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In my English examination there is a sentence :

'You must leave now ..... you will be late for school.

My teacher said that the answer is 'or', but I think the answer is 'unless', and she doesn't explain much. Therefore, I can't understand correctly. Would you mind explaining specifically for me.

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    It's 'or'. It talks about the condition. If you want to use the conjunction 'unless', it should be: You will be late for school unless you leave (for it) now.
    – Maulik V
    Commented May 5, 2016 at 10:11
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    @MaulikV - great comment, it illustrates the issue nicely. Commented May 5, 2016 at 10:11
  • This condition is special one, isn't it ? Commented May 5, 2016 at 10:16
  • No, not a special one! You must run or you'll be caught by the dog....
    – Maulik V
    Commented May 5, 2016 at 10:36
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    Roughly, 'or' would have the reason first and the result second in order. In 'unless', it'll be result first and reason at second place. You must leave now (reason) or you'll be late (result). But - You'll be late (result) unless (reason) you leave now.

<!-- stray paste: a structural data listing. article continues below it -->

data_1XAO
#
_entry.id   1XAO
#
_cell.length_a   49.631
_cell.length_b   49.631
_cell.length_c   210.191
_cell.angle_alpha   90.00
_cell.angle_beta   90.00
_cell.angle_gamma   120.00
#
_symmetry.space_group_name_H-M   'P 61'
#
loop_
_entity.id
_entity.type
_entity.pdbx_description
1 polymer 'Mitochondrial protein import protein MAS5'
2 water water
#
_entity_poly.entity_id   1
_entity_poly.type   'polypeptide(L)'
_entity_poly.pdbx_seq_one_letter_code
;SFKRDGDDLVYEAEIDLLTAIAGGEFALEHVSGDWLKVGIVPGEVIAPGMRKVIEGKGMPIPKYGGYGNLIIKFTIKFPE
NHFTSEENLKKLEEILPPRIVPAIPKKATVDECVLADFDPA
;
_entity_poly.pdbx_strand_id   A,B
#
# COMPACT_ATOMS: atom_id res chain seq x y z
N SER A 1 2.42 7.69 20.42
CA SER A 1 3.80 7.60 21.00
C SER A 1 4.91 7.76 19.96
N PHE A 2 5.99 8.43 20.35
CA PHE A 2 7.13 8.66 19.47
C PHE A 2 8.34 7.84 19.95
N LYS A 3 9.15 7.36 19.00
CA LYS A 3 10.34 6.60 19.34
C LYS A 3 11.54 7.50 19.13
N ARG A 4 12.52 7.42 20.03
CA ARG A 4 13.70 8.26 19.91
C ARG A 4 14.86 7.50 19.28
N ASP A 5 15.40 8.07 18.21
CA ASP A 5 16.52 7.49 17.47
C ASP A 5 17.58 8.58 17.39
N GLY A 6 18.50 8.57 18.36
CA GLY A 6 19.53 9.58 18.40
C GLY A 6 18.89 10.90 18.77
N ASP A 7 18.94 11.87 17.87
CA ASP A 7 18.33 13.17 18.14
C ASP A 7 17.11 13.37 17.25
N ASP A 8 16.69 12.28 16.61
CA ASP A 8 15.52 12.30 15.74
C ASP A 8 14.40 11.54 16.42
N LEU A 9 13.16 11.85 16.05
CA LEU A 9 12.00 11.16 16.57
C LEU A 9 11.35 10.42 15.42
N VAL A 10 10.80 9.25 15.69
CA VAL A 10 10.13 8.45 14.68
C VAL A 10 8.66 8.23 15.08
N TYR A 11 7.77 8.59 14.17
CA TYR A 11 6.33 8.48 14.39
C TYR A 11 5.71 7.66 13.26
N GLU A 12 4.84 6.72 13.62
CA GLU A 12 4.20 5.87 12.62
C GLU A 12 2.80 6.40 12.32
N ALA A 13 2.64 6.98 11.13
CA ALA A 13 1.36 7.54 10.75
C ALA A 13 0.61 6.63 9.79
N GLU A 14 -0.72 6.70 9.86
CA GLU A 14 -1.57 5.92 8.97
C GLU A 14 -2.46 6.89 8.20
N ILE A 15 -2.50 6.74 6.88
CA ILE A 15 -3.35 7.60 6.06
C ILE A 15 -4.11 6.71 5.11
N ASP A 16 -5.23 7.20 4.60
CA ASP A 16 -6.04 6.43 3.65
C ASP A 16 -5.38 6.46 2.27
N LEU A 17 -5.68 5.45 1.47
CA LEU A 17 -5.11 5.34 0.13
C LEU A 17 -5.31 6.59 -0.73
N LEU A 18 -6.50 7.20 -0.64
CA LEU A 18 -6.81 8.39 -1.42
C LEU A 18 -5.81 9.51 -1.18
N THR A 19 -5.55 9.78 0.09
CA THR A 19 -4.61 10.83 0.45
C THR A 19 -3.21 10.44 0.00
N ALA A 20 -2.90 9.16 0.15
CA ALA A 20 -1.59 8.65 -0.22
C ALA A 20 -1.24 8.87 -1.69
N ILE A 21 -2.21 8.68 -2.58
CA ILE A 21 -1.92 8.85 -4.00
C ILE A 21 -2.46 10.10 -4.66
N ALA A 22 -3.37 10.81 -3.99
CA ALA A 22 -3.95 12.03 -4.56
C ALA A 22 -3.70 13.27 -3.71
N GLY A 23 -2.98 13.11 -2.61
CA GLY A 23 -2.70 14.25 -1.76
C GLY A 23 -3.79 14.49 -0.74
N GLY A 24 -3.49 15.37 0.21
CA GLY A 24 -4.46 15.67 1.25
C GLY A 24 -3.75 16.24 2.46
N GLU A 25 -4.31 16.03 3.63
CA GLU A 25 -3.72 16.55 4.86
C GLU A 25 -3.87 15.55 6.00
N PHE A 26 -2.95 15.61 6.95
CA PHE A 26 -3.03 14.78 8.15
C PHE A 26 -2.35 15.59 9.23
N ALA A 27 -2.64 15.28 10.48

– Maulik V
    Commented May 5, 2016 at 10:39

2 Answers 2

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The sentence

You must leave now or you will be late for school.

means If you do not leave now, you will be late for school. Changing the order of the clauses gives You will be late for school if you do not leave now. If ... not can often be replaced by unless, so you get

You will be late for school unless you leave now.

In other words, in order to use unless you have to switch the order of the clauses.

Or functions here to introduce a consequence. It might be clearer to you if you think of it as being "or else".

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Unless you buy a ticket, you cannot enter the movie theater.

You cannot enter the movie theater unless you buy a ticket.

unless introduces a requirement, expressed as a clause with a tensed verb.

You can also express a requirement as a noun-phrase, using without.

Without a ticket, you cannot enter the movie theater.

You cannot enter the movie theater without a ticket.

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  • It doesn't explain why "or" is correct answer. Which it is.
    – InitK
    Commented May 5, 2016 at 14:54
  • It explains why "unless" is the wrong answer. Which it is. Feel free to write your own answer, if you're more interested in setting the OP clear on "or".
    – TimR
    Commented May 5, 2016 at 14:55

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